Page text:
• Majsztrik, J.C., Ristvey, A.G. & Lea-Cox, J.D. 2011 Water and nutrient management in the production of container-grown ornamentals Hort. Rev. 38 253 298

    • Search Google Scholar
    • Export Citation
  • Nelson, P.V. 1998 Greenhouse operation and management. 5th ed. Prentice Hall, Upper Saddle River, NJ

  • Nemali, K.S. & van Iersel, M.W. 2006 An automated system for controlling drought stress and irrigation in potted plants Scientia Hort. 110 292 297

  • Niu, G., Rodriguez, D.S. & Wang, Y. 2006 Impact of drought and temperature on growth and leaf gas exchange of six bedding plant species under greenhouse conditions HortScience 41 1408 1411

    • Search Google Scholar
    • Export Citation
  • Owen, J.J., Prehn, A., Warren, S. & Bilderback, T. 2008 Comparing conventional to on-demand gravimetric based irrigation scheduling for containerized nursery crops. Proc. Southern Nurs. Assn. Res. Conf. 53:535–538

  • Raviv, M. & Lieth, J.H. 2008 Soilless culture: Theory and practice. Elsevier Science, Boston, MA

  • Sammons, J.D. & Struve, D.K. 2008 Monitoring effective container capacity: A method for reducing over-irrigation in container production systems J. Environ. Hort. 26 19 23

    • Search Google Scholar
    • Export Citation
  • Sánchez-Blanco, M.J., Álvarez, S., Navarro, A. & Bañón, S. 2009 Changes in leaf water relations, gas exchange, growth and flowering quality in potted geranium plants irrigated with different water regimes J. Plant Physiol. 166 467 476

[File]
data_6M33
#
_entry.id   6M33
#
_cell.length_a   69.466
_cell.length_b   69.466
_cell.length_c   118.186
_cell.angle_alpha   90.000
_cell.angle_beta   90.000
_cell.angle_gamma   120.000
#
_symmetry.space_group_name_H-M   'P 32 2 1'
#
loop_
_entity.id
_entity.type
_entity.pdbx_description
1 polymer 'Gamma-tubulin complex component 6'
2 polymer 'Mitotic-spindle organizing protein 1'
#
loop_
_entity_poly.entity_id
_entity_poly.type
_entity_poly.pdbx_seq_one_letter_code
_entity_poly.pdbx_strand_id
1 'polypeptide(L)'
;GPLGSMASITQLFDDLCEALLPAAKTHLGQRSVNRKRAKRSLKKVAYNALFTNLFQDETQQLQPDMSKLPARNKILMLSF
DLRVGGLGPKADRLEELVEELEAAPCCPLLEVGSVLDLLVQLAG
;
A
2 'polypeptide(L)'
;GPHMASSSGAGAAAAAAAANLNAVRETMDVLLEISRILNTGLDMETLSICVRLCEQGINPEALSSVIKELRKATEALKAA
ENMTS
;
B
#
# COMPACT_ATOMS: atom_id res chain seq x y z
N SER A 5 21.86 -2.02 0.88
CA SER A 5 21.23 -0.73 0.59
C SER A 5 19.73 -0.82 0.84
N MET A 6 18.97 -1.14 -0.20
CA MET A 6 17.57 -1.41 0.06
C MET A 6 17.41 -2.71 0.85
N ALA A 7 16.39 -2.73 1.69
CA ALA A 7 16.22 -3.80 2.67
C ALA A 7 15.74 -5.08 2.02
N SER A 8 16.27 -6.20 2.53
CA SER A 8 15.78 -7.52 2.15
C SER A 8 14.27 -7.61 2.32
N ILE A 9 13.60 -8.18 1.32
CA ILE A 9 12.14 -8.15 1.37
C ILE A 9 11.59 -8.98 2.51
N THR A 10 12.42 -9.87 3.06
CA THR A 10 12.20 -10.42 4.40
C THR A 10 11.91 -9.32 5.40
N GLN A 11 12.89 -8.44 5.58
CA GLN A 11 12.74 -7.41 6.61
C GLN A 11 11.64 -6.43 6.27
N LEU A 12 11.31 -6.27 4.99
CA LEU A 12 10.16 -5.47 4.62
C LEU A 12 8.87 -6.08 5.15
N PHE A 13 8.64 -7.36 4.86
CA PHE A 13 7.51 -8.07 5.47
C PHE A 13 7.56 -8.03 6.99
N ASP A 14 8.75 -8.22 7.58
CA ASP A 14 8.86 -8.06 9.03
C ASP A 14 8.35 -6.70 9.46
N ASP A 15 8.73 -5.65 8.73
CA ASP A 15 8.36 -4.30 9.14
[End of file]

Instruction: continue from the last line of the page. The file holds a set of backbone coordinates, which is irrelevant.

• Search Google Scholar
    • Export Citation
  • Thomas, P., Woodward, J. F., Stegelin, F. & Pennisi, B. 2012 A guide for commercial production of vinca. Univ. of Georgia Coop. Ext. Bul. 1

  • van Iersel, M.W., Dove, S., Kang, J.G. & Burnett, S.E. 2010 Growth and water use of petunia as affected by substrate water content and daily light integral HortScience 45 277 282

    • Search Google Scholar
    • Export Citation
  • van Iersel, M.W. & Nemali, K.S. 2004 Drought stress can produce small but not compact marigolds HortScience 39 1298 1301

  • Wright, R.D. 1986 The pour-through nutrient extraction procedure HortScience 21 227 229

  • Zhen, S. & Burnett, S.E. 2015 Effects of substrate volumetric water content on English lavender morphology and photosynthesis HortScience 50 909 915

    • Search Google Scholar
    • Export Citation
  • Zhen, S., Burnett, S.E., Day, M.E. & van Iersel, M.W. 2014 Effects of substrate water content on morphology and physiology of rosemary, canadian columbine, and cheddar pink HortScience 49 486 492

    • Search Google Scholar
    • Export Citation
All Time Past Year Past 30 Days
Abstract Views 96 0 0
Full Text Views 242 83 9
PDF Downloads 121 63 5